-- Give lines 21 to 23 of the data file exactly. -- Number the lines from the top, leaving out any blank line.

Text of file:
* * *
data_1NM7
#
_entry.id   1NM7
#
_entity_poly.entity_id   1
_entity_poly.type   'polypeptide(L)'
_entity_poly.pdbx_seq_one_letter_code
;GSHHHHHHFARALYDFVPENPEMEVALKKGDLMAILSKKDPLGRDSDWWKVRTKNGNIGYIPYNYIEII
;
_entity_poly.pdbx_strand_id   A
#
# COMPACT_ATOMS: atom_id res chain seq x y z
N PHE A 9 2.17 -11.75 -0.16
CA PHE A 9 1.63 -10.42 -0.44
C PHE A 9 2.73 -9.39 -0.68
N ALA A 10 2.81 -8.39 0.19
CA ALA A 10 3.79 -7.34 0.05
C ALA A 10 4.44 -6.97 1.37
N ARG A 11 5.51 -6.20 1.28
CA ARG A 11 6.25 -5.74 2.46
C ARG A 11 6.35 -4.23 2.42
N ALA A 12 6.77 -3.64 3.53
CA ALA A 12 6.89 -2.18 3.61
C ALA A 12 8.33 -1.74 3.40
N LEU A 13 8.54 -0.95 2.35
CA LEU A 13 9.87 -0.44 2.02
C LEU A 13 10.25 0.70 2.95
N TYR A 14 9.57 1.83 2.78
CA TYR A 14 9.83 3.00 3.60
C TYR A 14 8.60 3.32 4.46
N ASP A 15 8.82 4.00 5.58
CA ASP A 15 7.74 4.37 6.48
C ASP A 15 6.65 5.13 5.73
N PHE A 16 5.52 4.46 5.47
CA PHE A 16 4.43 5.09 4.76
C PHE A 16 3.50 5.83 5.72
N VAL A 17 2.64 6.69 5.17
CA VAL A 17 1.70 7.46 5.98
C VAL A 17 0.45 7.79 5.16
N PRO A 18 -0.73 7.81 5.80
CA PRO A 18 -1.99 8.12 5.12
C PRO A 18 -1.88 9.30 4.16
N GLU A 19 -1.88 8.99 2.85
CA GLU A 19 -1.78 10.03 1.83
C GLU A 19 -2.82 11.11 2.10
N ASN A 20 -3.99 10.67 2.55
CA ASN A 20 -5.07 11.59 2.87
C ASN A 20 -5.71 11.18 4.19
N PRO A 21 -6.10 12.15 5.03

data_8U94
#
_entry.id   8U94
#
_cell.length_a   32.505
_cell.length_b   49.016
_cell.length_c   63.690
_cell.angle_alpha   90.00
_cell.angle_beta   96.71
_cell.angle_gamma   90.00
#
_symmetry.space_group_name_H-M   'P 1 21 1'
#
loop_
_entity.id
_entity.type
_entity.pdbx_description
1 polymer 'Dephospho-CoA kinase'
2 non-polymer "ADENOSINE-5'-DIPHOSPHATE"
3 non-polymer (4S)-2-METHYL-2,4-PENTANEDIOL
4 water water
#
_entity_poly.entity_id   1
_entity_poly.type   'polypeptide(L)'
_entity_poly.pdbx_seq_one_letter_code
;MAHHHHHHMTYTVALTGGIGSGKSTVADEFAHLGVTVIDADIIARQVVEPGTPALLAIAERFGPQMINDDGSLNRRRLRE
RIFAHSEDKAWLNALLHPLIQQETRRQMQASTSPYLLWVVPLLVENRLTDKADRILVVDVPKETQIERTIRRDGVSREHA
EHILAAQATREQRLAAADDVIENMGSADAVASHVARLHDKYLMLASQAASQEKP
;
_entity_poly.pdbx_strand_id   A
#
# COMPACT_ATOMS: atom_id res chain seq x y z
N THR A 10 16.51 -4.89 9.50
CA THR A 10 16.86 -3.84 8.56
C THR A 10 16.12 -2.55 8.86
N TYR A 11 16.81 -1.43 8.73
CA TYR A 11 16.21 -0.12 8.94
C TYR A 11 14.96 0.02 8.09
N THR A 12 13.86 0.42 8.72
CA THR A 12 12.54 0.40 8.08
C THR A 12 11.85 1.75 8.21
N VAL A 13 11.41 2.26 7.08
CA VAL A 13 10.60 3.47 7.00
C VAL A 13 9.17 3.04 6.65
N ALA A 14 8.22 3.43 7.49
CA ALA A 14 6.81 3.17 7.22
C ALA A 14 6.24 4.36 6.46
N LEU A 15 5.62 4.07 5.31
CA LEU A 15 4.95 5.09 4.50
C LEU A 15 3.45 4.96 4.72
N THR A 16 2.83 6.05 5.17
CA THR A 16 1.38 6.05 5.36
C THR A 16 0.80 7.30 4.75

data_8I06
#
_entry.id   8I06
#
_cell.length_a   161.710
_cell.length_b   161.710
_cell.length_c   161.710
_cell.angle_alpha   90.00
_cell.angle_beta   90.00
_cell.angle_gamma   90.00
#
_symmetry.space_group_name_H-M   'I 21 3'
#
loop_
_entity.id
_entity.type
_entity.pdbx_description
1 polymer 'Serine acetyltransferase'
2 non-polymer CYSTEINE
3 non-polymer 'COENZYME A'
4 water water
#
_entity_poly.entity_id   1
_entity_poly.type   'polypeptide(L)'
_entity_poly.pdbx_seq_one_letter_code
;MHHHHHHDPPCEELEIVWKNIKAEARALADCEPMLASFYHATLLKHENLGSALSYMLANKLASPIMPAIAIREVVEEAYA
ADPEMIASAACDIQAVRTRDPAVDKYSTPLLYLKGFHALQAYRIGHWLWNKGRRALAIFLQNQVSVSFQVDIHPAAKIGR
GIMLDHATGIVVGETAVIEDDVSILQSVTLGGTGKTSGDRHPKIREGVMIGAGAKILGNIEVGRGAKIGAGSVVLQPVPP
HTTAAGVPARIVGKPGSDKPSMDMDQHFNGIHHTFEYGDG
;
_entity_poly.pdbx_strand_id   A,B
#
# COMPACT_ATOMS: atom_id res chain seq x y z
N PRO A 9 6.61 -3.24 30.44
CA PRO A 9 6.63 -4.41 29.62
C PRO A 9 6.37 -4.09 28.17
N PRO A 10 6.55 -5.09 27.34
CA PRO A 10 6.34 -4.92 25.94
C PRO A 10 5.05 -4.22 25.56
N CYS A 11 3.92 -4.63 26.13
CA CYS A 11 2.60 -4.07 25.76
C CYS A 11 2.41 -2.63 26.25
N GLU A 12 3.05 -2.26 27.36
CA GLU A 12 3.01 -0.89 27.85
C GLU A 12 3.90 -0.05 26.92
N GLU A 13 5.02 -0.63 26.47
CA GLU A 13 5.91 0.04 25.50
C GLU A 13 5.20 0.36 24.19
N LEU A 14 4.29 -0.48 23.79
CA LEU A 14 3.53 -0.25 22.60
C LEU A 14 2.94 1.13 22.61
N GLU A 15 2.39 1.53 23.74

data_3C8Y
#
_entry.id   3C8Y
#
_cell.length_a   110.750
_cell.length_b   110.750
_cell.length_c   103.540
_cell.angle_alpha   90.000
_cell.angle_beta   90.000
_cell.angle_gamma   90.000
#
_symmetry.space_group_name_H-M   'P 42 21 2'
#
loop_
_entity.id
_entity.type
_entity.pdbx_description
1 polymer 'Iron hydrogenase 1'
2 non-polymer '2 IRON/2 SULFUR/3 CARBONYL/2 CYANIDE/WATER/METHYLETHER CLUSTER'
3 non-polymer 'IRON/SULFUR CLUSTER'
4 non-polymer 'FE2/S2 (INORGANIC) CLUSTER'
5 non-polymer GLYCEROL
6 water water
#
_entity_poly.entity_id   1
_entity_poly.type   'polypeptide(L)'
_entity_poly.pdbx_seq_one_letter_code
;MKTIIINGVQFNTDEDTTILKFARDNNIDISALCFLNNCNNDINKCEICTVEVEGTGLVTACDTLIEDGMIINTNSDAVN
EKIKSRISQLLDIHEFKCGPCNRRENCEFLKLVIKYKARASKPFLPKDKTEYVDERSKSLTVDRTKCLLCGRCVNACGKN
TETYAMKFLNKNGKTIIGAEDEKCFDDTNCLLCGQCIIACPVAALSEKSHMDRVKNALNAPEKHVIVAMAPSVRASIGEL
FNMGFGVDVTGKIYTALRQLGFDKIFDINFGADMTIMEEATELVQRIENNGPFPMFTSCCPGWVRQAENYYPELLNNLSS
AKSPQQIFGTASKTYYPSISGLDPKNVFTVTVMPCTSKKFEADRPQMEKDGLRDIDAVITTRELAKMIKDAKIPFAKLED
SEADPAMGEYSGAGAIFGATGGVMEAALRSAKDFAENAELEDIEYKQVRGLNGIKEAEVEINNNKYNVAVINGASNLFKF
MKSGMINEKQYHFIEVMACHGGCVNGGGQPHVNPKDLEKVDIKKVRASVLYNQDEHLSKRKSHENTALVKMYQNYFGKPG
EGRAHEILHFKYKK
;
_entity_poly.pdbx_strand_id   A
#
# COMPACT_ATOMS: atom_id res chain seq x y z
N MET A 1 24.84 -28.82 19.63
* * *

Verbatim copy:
C ARG A 11 6.35 -4.23 2.42
N ALA A 12 6.77 -3.64 3.53
CA ALA A 12 6.89 -2.18 3.61